When it was all over, the score went something like this:
That was my rough calculation anyway, of the times that Mr. Trump interrupted Mrs. Clinton, and vice versa, during the first presidential debate on Monday night.
But to be honest, I lost track.
I noted Mr. Trump scoffing, “Who gave it that name?” as Mrs. Clinton criticized what she called the “Trump loophole” in his tax plan (“Mr. Trump, this is Secretary Clinton’s two minutes,” the moderator, Lester Holt, interjected); chiming in with a “That’s for sure” as Mrs. Clinton acknowledged making a mistake in using a private email server. There was an “ugh” when she criticized his depiction of the black community, and a repeated “Wrong!” as she described his support for the Iraq war (a description that was not, in fact, wrong).
At the 26-minute mark, the website Vox posted a graphic showing that Mr. Trump had interrupted Mrs. Clinton a whopping 25 times. Shortly thereafter, The Huffington Post proclaimed, “This is what manterrupting looks like.”
There was a time, not so long ago, when Kanye West was the most famous manterrupter — man-interrupting a woman, of course — of our era. You may recall, back in 2009, when he jumped onstage during Taylor Swift’s acceptance speech at the MTV Video Music Awards, grabbed the microphone, and declared, “Beyoncé had one of the best videos of all time!” Whether or not you agreed with his musical assessment then, what was clear last night was that Mr. Trump stole Mr. West’s interruption crown.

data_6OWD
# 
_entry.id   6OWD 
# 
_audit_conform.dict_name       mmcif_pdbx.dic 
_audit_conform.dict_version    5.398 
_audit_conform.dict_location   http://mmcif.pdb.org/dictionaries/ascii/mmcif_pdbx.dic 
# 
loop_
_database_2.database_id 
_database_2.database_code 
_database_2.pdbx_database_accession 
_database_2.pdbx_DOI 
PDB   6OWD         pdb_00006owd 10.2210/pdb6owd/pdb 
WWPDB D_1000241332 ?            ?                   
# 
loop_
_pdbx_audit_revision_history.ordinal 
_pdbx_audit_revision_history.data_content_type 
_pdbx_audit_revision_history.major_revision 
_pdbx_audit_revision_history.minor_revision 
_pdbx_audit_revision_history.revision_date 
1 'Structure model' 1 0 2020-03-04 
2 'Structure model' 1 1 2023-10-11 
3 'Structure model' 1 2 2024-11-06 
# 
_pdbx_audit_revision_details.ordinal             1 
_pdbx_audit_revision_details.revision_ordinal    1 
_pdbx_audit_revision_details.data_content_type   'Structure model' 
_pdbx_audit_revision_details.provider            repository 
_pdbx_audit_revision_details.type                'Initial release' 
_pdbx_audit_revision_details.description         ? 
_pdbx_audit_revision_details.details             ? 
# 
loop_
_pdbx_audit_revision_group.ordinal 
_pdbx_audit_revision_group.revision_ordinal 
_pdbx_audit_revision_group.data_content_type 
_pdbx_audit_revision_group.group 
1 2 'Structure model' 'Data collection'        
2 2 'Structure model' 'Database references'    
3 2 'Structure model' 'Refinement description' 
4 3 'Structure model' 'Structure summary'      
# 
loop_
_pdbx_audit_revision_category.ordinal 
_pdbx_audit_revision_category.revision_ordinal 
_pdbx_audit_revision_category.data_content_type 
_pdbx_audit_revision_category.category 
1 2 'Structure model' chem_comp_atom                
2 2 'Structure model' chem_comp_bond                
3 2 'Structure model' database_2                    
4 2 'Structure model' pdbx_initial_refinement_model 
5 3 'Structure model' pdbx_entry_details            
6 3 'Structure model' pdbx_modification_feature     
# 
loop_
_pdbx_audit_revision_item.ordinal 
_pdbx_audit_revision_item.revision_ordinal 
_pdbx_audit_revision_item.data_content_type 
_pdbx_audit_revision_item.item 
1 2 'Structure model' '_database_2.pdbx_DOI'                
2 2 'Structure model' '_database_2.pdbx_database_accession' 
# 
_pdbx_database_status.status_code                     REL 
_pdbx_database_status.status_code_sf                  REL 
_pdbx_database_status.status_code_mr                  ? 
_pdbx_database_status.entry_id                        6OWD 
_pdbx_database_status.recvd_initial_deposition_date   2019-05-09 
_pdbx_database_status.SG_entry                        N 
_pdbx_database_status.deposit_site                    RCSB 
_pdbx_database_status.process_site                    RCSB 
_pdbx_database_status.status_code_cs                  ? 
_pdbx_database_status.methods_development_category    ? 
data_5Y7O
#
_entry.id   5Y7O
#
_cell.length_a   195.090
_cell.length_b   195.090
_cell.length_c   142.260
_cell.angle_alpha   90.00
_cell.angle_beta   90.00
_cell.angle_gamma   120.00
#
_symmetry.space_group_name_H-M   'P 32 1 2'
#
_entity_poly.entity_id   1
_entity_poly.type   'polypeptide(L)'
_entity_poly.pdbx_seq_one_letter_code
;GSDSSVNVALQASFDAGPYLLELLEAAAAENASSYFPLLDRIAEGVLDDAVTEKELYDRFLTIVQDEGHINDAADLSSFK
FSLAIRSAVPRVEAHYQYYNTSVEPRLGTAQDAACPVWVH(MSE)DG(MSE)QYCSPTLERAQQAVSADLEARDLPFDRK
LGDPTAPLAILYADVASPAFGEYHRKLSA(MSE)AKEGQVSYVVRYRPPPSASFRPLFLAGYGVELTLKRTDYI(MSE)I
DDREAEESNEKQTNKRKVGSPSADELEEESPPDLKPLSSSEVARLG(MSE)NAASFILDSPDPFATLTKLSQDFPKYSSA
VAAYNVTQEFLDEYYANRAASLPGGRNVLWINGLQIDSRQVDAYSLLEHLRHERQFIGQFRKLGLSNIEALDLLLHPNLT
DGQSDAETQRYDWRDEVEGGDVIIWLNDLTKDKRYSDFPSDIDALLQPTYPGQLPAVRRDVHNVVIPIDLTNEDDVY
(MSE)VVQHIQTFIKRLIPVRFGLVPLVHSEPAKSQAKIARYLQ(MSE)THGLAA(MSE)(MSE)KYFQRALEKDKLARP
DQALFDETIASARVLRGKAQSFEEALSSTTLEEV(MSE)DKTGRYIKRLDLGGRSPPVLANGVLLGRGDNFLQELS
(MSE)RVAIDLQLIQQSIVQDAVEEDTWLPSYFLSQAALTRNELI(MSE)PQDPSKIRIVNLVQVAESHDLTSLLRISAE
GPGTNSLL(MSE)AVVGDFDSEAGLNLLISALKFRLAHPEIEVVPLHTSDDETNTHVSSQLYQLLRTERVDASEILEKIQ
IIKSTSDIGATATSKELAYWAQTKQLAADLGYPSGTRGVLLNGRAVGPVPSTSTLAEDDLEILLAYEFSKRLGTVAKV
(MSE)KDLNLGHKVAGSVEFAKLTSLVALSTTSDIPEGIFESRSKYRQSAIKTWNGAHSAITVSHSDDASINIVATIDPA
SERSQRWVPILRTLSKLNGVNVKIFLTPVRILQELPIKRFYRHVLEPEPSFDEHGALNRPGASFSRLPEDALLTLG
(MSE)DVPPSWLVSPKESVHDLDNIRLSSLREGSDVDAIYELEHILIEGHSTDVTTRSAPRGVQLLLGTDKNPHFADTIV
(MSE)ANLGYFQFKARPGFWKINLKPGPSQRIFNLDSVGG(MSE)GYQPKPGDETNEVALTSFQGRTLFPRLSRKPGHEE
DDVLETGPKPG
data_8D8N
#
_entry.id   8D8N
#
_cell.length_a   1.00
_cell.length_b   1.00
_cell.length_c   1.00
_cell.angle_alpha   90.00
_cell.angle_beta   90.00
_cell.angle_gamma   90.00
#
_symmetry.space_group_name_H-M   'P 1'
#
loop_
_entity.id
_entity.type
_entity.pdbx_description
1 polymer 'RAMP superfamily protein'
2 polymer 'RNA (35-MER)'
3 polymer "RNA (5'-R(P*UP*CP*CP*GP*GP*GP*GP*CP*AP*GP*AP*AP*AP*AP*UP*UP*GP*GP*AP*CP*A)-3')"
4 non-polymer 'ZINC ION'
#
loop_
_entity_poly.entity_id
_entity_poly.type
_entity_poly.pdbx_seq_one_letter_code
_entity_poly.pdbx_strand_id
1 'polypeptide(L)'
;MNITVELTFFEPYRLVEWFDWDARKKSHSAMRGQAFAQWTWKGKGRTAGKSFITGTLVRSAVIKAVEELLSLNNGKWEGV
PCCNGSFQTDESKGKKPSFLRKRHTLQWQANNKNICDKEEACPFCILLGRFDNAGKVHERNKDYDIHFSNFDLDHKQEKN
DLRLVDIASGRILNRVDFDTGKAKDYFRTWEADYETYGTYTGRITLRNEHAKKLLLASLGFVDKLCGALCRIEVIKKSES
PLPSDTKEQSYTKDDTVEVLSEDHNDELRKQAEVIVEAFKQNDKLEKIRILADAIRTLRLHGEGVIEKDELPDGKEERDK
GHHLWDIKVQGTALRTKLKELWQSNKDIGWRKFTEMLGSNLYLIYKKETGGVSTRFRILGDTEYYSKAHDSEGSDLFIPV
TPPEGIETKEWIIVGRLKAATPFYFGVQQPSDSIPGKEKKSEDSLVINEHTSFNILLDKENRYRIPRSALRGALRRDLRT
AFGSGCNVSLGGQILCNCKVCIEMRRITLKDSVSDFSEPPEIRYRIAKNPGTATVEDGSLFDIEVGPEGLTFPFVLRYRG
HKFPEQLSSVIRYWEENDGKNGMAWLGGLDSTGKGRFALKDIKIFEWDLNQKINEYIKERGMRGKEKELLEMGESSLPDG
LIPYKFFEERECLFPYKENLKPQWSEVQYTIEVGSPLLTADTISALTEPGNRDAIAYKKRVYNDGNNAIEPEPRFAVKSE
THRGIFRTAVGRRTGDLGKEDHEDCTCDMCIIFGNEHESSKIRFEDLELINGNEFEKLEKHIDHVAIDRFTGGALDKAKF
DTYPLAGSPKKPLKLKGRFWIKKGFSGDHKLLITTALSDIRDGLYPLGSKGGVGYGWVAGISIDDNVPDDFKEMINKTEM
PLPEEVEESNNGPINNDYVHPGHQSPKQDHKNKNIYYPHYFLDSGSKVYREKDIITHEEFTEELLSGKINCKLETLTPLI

To anyone who has observed Mr. Trump speak, it shouldn’t have been surprising: Shouting, talking over, bulldozing, mansplaining — these are Mr. Trump’s linguistic trademarks. Yet to the rest of us, or at least the 51 percent of us who are women, Mr. Trump’s behavior was also painfully familiar, reminiscent of the types of dismissals so many of us deal with every day.
|People reacting to the debate at a watch party in Rosemont, Penn. CreditMark Makela for The New York Times|
“To the men amazed Clinton hasn’t snapped: Every woman you know has learned to do this. This is our life in society,” one woman mused to her 300 Twitter followers the night of the debate. By morning, she’d been retweeted more than 7,000 times.
Women don’t imagine this behavior.
Women are in fact twice as likely to be interrupted as men are — by both men and women — and more so if they are a member of a minority group. And you know that old trope about the “chatty” female? It’s not true. It’s actually men who talk more than women: 75 percent more in male-dominated groups like legislatures (and, one might presume, politics). MORE
Source: The New York Times